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This eBook from the Gutenberg Project consists of approximately 71 pages of information about The Letters of Lord Nelson to Lady Hamilton, Vol II..

  NELSON & BRONTE.

I think the gentry will soon come out.  I cannot say more by such a conveyance.

LETTER LVI.

  Victory, October 13, 1804.

MY DEAREST EMMA,

The dreadful effects of the yellow fever, at Gibraltar, and many parts of Spain, will naturally give you much uneasiness; till you hear that, thank God, we are entirely free from it, and in the most perfect health, not one man being ill in the fleet.  The cold weather will, I hope, cure the disorder.

Whilst I am writing this letter, a cutter is arrived from England with strong indications of a Spanish war.

I hope, from my heart, that it will not prove one.  But, however that is, my die is cast; and, long before this time, I expect, another Admiral is far on his way to supersede me.  Lord Keith, I think a very likely man.

I should, for your sake, and for many of our friends, have liked an odd hundred thousand pounds; but, never mind.  If they give me the choice of staying a few months longer, it will be very handsome; and, for the sake of others, we would give up, my dear Emma, very much of our own felicity.  If they do not, we shall be happy with each other, and with dear Horatia.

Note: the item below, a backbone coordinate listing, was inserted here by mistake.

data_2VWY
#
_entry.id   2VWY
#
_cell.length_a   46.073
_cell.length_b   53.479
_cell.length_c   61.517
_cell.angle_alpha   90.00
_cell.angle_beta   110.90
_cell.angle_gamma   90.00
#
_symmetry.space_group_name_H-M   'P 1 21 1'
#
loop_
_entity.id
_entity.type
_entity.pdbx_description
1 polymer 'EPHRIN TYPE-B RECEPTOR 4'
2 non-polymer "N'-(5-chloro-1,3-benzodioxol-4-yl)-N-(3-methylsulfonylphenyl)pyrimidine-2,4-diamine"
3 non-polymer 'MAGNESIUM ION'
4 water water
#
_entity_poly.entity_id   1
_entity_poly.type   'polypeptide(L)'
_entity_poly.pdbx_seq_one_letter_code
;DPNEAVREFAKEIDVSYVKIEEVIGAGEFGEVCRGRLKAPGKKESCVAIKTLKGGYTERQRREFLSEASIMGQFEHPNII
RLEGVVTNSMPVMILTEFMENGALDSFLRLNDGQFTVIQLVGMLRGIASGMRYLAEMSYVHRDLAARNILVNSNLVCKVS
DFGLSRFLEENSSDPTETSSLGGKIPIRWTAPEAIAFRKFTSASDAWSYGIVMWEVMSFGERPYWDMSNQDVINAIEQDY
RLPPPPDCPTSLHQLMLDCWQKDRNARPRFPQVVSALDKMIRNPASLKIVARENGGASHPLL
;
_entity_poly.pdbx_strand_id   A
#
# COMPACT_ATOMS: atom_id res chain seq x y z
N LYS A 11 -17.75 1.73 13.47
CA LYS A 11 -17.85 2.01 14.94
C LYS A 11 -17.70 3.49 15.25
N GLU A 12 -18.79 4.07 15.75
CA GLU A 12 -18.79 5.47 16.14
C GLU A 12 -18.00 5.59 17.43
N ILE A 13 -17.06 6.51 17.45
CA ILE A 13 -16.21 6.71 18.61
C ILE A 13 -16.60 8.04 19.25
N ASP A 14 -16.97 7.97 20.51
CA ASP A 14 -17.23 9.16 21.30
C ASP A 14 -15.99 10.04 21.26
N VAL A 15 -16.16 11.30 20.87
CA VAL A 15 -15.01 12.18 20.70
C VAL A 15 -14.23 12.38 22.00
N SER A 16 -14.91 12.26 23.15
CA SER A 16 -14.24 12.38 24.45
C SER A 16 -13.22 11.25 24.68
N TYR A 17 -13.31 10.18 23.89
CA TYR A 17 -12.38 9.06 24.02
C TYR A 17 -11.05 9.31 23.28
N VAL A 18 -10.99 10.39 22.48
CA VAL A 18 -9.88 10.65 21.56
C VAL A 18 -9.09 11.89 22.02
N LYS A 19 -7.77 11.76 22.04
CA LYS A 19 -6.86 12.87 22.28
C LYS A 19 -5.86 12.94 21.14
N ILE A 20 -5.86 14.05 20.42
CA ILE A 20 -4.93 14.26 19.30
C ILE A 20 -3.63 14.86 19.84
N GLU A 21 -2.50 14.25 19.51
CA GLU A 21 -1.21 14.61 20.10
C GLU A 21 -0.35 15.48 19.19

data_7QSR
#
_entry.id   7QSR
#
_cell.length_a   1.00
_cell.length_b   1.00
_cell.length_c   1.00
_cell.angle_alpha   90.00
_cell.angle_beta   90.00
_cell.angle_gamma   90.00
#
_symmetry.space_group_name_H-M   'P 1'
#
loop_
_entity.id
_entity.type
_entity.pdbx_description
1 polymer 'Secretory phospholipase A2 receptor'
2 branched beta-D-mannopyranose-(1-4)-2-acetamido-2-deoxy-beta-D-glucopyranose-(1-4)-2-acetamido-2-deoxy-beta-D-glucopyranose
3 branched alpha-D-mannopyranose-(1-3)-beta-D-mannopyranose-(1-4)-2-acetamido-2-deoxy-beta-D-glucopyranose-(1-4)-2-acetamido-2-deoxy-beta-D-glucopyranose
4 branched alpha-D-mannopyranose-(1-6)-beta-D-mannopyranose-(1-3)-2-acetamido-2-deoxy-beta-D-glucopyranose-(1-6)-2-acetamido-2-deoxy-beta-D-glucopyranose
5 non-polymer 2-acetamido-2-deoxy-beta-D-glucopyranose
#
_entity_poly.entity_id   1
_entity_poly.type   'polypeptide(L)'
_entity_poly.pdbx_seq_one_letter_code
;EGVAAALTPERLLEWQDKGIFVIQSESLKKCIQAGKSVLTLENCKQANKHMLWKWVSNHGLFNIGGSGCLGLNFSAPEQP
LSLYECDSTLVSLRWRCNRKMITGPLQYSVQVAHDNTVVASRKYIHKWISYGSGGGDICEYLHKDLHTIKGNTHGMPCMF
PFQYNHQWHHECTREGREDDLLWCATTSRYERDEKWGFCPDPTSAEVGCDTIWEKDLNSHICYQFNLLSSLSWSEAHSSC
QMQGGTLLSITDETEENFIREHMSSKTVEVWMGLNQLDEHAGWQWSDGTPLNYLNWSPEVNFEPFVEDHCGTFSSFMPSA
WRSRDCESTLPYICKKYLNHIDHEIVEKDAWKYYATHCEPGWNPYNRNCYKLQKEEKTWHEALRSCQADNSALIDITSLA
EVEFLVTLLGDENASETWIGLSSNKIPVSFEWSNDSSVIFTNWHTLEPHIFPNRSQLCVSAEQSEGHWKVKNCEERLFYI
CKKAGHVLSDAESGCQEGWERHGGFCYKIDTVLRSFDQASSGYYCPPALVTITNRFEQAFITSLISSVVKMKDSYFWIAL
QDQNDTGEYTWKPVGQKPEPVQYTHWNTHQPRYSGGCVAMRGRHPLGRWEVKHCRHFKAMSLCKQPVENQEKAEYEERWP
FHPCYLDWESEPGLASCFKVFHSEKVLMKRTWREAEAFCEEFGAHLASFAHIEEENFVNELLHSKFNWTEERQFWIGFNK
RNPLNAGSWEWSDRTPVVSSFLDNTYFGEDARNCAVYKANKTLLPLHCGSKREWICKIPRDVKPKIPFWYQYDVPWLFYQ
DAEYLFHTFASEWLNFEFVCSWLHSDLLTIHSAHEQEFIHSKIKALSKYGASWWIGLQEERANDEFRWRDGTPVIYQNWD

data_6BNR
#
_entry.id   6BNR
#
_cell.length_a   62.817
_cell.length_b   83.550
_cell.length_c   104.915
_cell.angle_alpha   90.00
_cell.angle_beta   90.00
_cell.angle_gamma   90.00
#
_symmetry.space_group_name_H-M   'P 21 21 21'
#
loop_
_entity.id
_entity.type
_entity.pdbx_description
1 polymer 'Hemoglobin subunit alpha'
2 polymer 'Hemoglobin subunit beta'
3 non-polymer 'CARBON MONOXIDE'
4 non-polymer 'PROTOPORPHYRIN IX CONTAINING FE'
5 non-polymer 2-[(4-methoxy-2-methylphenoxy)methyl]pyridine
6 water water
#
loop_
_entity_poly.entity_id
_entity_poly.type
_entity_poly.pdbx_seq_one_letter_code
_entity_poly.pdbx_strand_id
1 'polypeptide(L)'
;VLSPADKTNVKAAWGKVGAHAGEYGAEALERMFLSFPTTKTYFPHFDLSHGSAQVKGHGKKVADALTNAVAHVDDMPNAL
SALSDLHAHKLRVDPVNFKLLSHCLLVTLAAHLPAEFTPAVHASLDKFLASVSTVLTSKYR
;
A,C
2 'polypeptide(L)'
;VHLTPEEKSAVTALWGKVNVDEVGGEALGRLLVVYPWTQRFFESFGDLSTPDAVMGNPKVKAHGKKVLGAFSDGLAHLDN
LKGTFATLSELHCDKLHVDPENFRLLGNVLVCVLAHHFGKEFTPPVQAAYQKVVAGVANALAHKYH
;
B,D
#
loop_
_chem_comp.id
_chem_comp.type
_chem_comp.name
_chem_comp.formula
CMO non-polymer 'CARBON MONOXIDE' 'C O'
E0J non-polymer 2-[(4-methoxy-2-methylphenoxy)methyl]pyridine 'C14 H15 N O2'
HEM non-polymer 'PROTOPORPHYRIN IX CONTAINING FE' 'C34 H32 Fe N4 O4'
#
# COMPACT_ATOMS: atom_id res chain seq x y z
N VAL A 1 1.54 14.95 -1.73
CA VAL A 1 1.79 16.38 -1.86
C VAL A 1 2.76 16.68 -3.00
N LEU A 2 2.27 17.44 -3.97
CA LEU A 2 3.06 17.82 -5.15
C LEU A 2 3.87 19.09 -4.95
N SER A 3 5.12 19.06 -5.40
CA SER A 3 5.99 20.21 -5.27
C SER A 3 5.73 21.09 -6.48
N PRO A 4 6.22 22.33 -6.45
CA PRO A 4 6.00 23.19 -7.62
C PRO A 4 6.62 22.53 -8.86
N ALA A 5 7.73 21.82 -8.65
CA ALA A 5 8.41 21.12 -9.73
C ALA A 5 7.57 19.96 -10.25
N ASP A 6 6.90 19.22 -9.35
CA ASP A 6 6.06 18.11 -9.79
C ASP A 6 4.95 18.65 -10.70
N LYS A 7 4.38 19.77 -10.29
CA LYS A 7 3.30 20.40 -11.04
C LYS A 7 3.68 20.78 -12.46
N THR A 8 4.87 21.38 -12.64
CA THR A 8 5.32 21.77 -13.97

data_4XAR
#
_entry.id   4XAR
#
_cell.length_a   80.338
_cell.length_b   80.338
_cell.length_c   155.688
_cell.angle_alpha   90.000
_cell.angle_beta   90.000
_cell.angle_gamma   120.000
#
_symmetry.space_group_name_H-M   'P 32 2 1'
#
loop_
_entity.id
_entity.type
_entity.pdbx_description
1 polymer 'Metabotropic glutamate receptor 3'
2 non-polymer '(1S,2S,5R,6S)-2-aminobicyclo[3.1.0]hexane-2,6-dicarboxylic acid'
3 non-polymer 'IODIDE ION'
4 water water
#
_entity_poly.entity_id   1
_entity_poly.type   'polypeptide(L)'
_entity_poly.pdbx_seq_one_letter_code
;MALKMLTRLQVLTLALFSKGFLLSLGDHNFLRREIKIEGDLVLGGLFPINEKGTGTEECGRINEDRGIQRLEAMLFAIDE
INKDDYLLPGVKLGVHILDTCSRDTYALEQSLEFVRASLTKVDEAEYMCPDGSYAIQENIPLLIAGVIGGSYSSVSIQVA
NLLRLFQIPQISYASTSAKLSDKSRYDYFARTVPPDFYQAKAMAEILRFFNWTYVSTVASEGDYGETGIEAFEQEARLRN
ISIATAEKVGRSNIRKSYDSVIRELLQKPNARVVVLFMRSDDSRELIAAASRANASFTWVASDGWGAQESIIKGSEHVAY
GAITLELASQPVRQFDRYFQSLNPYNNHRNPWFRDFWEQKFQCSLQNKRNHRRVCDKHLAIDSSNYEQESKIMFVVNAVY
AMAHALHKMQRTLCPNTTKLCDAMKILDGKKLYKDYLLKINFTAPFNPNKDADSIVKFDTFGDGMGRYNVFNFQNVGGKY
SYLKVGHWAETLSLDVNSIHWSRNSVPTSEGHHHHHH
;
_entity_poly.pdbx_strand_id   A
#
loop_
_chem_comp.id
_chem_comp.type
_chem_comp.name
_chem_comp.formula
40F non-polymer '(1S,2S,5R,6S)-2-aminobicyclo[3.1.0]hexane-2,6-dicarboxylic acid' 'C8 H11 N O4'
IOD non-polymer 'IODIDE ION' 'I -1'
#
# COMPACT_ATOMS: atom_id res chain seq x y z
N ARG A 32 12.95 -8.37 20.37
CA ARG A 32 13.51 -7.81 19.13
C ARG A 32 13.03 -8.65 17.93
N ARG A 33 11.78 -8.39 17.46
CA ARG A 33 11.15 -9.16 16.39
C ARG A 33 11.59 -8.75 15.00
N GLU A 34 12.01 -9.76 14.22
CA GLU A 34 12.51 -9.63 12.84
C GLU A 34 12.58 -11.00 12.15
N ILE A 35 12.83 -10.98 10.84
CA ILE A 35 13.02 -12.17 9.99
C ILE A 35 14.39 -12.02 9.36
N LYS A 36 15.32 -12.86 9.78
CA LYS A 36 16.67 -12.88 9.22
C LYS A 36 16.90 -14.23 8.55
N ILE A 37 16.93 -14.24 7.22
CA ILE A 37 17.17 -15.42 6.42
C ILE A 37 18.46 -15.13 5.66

The cutter returns with my answers directly; therefore, my own Emma, you must only fancy all my thoughts and feelings towards you.  They are every thing which a fond heart can fancy.

I have not a moment; I am writing and signing orders, whilst I am writing to my own Emma.

My life, my soul, God in Heaven bless you!

Your letter is September 16th, your last is August 27th.

I have not made myself understood, about Mrs. Bolton’s money.  You give away too much.

Kiss our dear Horatia a thousand times, for your own faithful Nelson. 
I send two hundred pounds, keep it for your own pocket money.

You must tell Davison, and Haslewood, that I cannot answer their letters.  Linton cannot be fixed; but you will know whether I come home, or stay, from Mr. Marsden.

God bless you!

Tell my brother, that I have made Mr. Yonge a Lieutenant, into the
Sea-horse frigate, Captain Boyle.

Once more, God bless my dearest Emma!

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Write your name on the back of the bill, if you send any person for the money.

I have scrawled three lines to Davison, that he should not think I neglected him in his confinement.

I have received the inclosed from Allen.  Can we assist the poor foolish man with a character?

LETTER LVII.

  Victory, November 23,1804.

As all our communication with Spain is at an end, I can now only expect to hear from my own dear Emma by the very slow mode of Admiralty vessels, and it is now more than two months since the John Bull sailed.

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